This article was originally printed in Issue 396 (Nov/Dec 2011) of the Australian Mensa magazine, TableAus.
I waited for the other athletes to take up their positions around the competition area. Months of preparation had led me to this moment. I’d been told that training is nothing like the real thing, that you always do worse in competition and that you can only prepare so much. Already, I felt that maybe they had a point.
I took up a spot beside one of the other competitors. He was sharply dressed and had flown in from Hong Kong to compete – a real professional. My stomach flipped and I turned my focus to my breathing in order to calm the butterflies in my belly. The chief arbiter ran through the rules but I barely heard her, focusing my mind on the task ahead.
‘Ok Dan.’ I urged myself, ‘This is what we’ve been training for. Its GO time.’
“Neurons at the ready…” the arbiter called out. “Go!”
I heard the clicking of stopwatches and for a moment, I froze.
‘Oh no.’ I screamed at myself. ‘Go go go!’
I dashed past my mailbox and through my front door, dropping to a roll to avoid a sumo wrestler’s swan dive into a giant dish of noodles. I continued down the hall and grabbed hold of the bannister, using it to slingshot my run up the stairs. I dodged the Pineapple juggling panda-bear on the landing and paused for a moment at the top of the stairs to let a steam engine make its way down my hall and curve on its tracks into my bedroom. Turning the corner I headed down the hall, taking note of the gecko swimming in a tub of custard in my bathroom
Anybody watching me however, would only have seen me sitting quietly at a desk, shuffling through a deck of cards. This was the Australian Memory Championships, where Australia’s best memorizers meet to compete in a battle of the mind. Events involve memorizing, among other things, strings of random digits, decks of shuffled cards, names and faces and lists of random words.
In my mind I was running through a madhouse which represents one of the great secrets of memory athletes and allowed me to memorize the order of my deck of cards in just under five minutes. I was employing a technique known to mnemonists as ‘the method of loci’.
This technique originated in the fifth century B.C. and was invented by a famous Greek poet, Simonides of Ceos. The poet was invited to recite a poem in honor of his host, a nobleman of Thessaly. During the recital, Simonides sang praise to twin gods Castor and Pollux, which displeased his patron. When the performance was complete, the nobleman told Simonides that he would only pay him half of the agreed fee, and that he would have to get the balance of the payment from the two gods he had mentioned.
A short time later, Simonides was told that two horsemen were waiting for him outside. Simonides hurried out, as horsemen are the symbol of Castor and Pollux and the poet knew an omen when he saw one.
Just as he got outside, the banquet hall collapsed, crushing everyone within. The bodies were severely disfigured and very few could be identified for proper burial, until Simonides realized that by closing his eyes and visualizing himself traveling around the hall, he could recall the exact location where every guest had been seated.
From this experience, Simonides realized that if he wanted to remember something, he simply had to visualize himself walking through a well-known location and form creative associations between the item in question and a memorable feature of that locus. Recalling the items is achieved by simply walking back through the locus at a later date and noting what was there.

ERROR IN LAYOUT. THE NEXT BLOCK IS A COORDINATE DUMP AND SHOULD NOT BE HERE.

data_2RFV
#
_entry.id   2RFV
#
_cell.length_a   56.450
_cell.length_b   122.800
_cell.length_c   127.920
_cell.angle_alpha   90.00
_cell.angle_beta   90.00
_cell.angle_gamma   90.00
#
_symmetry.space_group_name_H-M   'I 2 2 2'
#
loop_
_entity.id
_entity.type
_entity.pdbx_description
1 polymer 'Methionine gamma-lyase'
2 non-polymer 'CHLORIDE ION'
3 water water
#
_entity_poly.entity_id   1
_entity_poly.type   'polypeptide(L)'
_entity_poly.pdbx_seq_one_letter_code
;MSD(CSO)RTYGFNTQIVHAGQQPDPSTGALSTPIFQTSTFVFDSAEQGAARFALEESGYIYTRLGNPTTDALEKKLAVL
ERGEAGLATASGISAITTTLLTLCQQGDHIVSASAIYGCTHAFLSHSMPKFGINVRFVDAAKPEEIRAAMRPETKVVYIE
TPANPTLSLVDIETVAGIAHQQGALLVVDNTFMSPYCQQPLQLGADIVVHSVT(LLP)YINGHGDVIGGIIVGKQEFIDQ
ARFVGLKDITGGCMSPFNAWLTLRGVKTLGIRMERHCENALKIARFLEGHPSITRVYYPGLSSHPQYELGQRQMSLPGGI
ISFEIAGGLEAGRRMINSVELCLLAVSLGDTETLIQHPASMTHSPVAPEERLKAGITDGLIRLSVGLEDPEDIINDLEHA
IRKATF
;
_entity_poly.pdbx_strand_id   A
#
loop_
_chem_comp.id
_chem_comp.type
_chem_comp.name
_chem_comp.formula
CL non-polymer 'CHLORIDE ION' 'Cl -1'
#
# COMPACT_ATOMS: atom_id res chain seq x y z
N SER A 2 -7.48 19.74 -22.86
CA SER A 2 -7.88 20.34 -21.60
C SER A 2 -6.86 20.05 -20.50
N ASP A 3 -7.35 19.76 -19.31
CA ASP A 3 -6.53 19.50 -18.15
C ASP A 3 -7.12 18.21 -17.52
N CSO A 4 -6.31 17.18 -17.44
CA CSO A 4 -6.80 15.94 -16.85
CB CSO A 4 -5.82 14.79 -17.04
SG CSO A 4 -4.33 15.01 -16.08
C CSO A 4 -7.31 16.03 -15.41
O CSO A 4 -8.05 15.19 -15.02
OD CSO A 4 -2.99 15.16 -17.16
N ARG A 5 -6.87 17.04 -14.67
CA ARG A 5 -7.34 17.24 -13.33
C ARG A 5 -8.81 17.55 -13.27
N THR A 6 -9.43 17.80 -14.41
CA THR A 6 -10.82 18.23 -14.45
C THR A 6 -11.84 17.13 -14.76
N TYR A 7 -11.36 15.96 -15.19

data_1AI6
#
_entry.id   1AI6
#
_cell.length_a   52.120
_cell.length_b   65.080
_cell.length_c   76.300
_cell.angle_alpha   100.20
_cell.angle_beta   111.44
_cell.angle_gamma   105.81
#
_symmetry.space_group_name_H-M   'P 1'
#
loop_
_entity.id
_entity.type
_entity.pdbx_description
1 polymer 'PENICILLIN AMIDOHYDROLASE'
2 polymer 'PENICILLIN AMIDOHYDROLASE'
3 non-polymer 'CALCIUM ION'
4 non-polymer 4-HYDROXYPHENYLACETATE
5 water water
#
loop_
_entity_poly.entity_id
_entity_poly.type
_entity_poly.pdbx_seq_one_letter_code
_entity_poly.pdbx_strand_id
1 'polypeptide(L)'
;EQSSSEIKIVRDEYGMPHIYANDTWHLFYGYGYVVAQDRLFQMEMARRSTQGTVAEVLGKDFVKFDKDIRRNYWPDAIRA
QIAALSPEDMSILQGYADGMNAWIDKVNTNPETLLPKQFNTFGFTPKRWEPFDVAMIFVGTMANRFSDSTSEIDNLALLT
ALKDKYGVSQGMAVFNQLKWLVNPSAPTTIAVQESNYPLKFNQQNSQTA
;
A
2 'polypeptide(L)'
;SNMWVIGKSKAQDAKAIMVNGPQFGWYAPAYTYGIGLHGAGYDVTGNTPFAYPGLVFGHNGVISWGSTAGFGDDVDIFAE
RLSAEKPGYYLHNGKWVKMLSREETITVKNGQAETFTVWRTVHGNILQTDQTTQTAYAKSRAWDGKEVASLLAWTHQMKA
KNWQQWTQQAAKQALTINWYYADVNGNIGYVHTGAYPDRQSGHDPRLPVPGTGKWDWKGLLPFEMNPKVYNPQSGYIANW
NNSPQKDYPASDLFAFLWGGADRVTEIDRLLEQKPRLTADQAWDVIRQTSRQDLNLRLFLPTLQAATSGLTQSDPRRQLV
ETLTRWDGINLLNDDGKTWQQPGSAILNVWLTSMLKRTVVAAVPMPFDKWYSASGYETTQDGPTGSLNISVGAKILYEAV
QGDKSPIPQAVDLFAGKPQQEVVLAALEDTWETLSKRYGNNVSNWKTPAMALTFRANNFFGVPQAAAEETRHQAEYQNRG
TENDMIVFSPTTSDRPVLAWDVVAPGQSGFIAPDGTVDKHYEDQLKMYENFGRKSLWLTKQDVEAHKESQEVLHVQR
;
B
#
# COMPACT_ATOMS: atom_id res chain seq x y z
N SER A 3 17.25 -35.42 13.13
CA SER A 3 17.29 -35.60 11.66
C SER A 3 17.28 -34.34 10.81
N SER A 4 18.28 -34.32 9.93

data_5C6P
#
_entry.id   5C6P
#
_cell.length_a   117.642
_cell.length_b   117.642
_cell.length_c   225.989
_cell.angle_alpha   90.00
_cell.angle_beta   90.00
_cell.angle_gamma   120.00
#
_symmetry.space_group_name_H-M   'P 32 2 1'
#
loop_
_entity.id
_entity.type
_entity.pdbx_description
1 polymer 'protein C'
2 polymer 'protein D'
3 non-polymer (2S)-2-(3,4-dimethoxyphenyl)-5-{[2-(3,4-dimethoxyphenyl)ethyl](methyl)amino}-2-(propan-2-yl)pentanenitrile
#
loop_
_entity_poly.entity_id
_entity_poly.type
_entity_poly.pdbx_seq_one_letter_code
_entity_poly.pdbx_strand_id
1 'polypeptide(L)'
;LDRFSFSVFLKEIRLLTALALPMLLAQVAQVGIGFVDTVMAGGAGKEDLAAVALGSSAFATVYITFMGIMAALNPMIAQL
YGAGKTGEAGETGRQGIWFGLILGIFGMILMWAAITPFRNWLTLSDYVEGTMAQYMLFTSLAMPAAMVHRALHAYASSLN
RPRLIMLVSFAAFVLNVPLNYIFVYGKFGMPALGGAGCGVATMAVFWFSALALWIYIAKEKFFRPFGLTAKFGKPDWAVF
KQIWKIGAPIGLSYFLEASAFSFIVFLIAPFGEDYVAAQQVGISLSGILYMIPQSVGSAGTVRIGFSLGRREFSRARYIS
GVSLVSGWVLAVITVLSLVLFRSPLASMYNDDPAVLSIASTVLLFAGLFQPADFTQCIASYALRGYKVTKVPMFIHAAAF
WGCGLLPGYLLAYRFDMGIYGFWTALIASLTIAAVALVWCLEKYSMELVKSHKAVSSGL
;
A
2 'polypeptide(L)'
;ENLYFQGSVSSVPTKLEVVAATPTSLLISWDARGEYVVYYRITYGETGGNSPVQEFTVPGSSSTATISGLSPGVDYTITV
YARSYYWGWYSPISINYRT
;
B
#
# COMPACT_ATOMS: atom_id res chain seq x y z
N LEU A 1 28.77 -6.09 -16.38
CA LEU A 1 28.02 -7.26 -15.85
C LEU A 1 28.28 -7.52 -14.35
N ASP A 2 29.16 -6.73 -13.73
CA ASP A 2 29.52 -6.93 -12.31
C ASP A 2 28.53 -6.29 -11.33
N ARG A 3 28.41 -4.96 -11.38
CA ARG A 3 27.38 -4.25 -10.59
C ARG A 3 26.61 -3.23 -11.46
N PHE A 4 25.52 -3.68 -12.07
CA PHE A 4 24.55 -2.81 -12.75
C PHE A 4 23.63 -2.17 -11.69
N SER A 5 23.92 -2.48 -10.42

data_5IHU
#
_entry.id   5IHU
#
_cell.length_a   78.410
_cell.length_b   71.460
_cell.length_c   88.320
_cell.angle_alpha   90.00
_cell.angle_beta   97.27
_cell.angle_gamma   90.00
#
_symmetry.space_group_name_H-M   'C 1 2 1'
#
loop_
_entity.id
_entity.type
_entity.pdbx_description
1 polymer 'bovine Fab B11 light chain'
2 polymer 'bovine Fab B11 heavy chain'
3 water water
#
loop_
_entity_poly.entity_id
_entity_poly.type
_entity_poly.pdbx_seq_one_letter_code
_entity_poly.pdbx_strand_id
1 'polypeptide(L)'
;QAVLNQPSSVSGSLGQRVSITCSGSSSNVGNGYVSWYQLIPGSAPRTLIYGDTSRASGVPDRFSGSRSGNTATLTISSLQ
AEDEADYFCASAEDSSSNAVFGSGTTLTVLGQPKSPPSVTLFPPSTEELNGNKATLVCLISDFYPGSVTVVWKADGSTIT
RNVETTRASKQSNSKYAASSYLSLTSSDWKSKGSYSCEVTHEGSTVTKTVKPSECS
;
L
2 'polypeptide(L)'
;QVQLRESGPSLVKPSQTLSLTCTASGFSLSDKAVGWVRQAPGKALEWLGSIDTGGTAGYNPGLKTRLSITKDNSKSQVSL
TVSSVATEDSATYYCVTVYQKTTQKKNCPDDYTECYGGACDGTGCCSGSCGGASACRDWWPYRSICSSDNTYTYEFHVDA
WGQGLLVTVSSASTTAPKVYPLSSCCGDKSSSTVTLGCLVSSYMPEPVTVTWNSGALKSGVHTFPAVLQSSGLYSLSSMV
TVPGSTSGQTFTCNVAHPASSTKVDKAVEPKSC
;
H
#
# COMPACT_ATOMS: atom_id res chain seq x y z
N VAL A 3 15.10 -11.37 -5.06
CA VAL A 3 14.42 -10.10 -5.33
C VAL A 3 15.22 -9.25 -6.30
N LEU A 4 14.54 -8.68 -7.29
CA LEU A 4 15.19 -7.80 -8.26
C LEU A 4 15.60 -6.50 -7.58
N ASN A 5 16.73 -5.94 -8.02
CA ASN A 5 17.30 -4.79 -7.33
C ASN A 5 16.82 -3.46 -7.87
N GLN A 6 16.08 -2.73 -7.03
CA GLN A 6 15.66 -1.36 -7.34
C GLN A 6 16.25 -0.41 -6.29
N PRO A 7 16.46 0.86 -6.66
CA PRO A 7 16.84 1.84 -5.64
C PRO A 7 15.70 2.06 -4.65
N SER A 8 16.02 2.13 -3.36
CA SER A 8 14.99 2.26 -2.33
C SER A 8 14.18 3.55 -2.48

This technique is remarkably effective and can only really be appreciated through experience. Simply visualize a journey through your house, and as you come to each room, place one of the following items there in your mind:
Once you are satisfied that your visual images are strong enough (Hint: use crazy and colorful images), cover the list and see if you can recall the items – backwards! If you can memorize 9 items in this manner, you can memorize nine hundred, provided you take a long enough mental journey.
Memorizing a deck of cards with this method involves assigning an image to each card and then placing those images along one’s mental journey.
Today, this technique is used by memory athletes all over the world to memorize information at exceptionally high speeds. I myself used this technique to memorize two hundred digits in fifteen minutes at the Australian memory championships where I managed to secure second place behind my coach and reigning Australian champion, Tansel Ali. I also broke the Australian record for the abstract images event and am the official holder of that record, after memorizing the order of 99 abstract shapes.
When I first learned about memory sports I had no intention of becoming an athlete. I was, however, interested in improving my memory for study and sought out Tansel, who once memorized the entire Sydney Yellow Pages in only 24 days. He agreed to help me train my memory, but suggested that my goal of improving my memory would be well served if I agreed to train towards competing in the Australian memory championships later in the year. Competition after all, offers great incentive to improve. Who is likely to be better in his chosen domain? A man who enjoys going for a jog ‘round the park each morning, or an Olympic athlete, training to be the best in the world? I believe Tansel was right, but I now also believe that we are all mental athletes; in a competitive world, we all need to be able to remember more, learn faster and be more creative and focused. In this sense, the techniques used by memory athletes are of great use to us all.